PliablePress is going to be a purveyor of quality WordPress themes, particularly ones that “aren’t simple little themes that you can turn out in a weekend.”
The themes will all be based upon the custom “Chameleon” framework. It offers some functionality along the lines of Thesis or the WooFramework, letting the end user make customizations without digging into the template files.
Even though all of our other themes use Chameleon as a groundwork, you can use it on its own as well.
On its own, Chameleon is an ultra-clean, professional looking site. You might find that it’s already everything you want in a web design
I’m looking forward to seeing what the PliablePress themes, and the framework itself, will be like. It should be interesting.
There is no shortage of “premium” WordPress themes nowadays, and their creators are fairly large in number as well. You have the monumental WooThemes, the bargain ThemeForest, and DIYthemes, the people behind the ever-popular Thesis theme, to name just a few.
Companies aside, what criteria do you usually use when looking for a commercial theme? Is price the most important factor? Is support critical? Do you want the PSD files, so you can use the theme as a starting point for your own design?
Take a minute to answer the poll. You can choose as many responses as necessary.
What do you look for in a "premium" theme?
The design! (90%, 9 Votes)
A backend that allows the theme to be modified with little effort (80%, 8 Votes)
A good starting point for a unique design (60%, 6 Votes)
Low price (50%, 5 Votes)
Good support (50%, 5 Votes)
Obscurity, so few others are using the same theme as me (50%, 5 Votes)
Original PSD files (50%, 5 Votes)
Other (please describe) (10%, 1 Votes)
A thriving community of customers (0%, 0 Votes)
A "theme club" (0%, 0 Votes)
Total Voters: 10
If you are viewing this in a feed reader, you will have to click through to the original post to see the poll.
AJAX Edit Comments, a popular WordPress plugin that allows commentators to edit their messages for a time after they post, has become a commercial plugin. Jeff of WP Tavern managed to ask the authors a few questions about their decision.
Are there plans to simultaneously develop a free version with the paid version or will the free version be discontinued in favor of the paid one?
I do plan to more-or-less discontinue the free version as far as features. However, I will continue to check the WP Extend version to make sure it works with the latest WordPress version.
Will the plugin continue to be licensed under the GPL?
Absolutely. What we’re trying to do with the new site is provide automatic upgrades (very similar to Gravity Forms), priority support, and affiliate opportunities.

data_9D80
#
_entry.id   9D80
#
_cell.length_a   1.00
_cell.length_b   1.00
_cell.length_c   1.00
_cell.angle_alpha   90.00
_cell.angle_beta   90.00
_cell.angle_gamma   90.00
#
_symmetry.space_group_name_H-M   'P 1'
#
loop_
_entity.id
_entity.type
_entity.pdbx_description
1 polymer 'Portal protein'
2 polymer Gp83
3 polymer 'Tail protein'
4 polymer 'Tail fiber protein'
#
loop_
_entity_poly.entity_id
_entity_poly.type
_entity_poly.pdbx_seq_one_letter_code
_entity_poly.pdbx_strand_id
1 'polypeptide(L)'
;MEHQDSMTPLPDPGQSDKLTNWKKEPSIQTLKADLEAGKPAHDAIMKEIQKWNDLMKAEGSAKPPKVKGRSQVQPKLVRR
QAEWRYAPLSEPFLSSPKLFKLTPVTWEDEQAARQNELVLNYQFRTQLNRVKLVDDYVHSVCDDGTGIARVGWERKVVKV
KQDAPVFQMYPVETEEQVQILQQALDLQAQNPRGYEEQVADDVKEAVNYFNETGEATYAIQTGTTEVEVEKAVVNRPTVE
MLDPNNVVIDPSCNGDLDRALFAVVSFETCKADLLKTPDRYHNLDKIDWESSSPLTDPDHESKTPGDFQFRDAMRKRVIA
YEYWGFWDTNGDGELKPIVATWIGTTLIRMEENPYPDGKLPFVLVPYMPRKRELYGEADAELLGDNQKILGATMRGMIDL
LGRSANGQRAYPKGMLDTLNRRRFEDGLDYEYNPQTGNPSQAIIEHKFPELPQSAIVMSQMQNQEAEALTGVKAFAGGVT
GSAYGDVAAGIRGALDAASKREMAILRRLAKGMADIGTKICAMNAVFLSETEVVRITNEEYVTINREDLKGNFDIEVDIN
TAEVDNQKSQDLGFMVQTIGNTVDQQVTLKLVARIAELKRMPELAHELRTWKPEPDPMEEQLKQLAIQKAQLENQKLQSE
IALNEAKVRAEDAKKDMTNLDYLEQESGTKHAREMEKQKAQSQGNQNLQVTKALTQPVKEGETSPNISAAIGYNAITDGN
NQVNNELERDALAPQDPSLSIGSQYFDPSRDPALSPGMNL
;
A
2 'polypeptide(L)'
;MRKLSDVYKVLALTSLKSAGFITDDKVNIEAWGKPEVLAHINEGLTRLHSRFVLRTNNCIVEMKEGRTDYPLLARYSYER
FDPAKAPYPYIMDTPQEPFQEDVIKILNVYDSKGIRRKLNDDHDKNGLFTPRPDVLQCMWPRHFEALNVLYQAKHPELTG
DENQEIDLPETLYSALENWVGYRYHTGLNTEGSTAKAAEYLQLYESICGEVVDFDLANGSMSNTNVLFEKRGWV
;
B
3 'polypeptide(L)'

A 5-domain license starts at $10/year for now, though the price will be going up to $50/year after January 31st.
On one hand, I like seeing more plugin developers make some money from their work. On the other hand, I think the pricing will put the plugin out of reach of many of its long-time users.
Collis Ta’eed, of Envato fame, posted an interesting link to Twitter recently. A new website called WP Plugins that is trying to be “The WordPress App Store.”
What exactly are they doing? They’ve set up a site reminiscent of the WordPress.org plugin repository, but for commercial plugins. As a customer, you can browse potentially useful plugins, and pay a flat fee (which the author chooses) to download the files. You can also opt to pay a subscription fee to gain access to an exclusive support forum, and instant access to upgrades to the plugin. (Those who pay the one-time fee instead of subscribing have to pay for the upgrades.) The plugins are all GPL, as WP Plugins requires it of all submissions.
Gravity Forms has had some good success selling their (GPL) plugin in recent weeks, and the Shopp plugin has been going for awhile, too. I, myself, have plans to “go commercial” sometime in the coming months as well.
I’d like your opinion on the slow, but definite growth of paid WordPress plugins. Are you glad that developers are finally getting serious about developing and supporting plugins for the long term, and making a business of it? I am.
Commercial WordPress plugins...
...are a great idea. It's nice to see serious businesses centered around extending WordPress. (71%, 10 Votes)
...ruin WordPress for everyone! Everything should be free! (29%, 4 Votes)
Total Voters: 14
Note: If you’re reading this in an RSS aggregator, you may have to click through to see the poll.
Personally, I think commercial plugins will greatly increase the quality of available WP plugins, just as has happened with themes.
There has been a lot of talk about a new WordPress plugin called Gravity Forms lately. It’s one of the first major premium WordPress plugins, costing $39 for a single-site license and $99 for multi-site.
What does it do? It’s a bit like the ever-popular cForms plugin, but with a lot more polish, and plenty more features. The interface is a breeze to use, letting you create new forms with ease. You just click a button to add a new form field, then you can adjust it live in the form preview.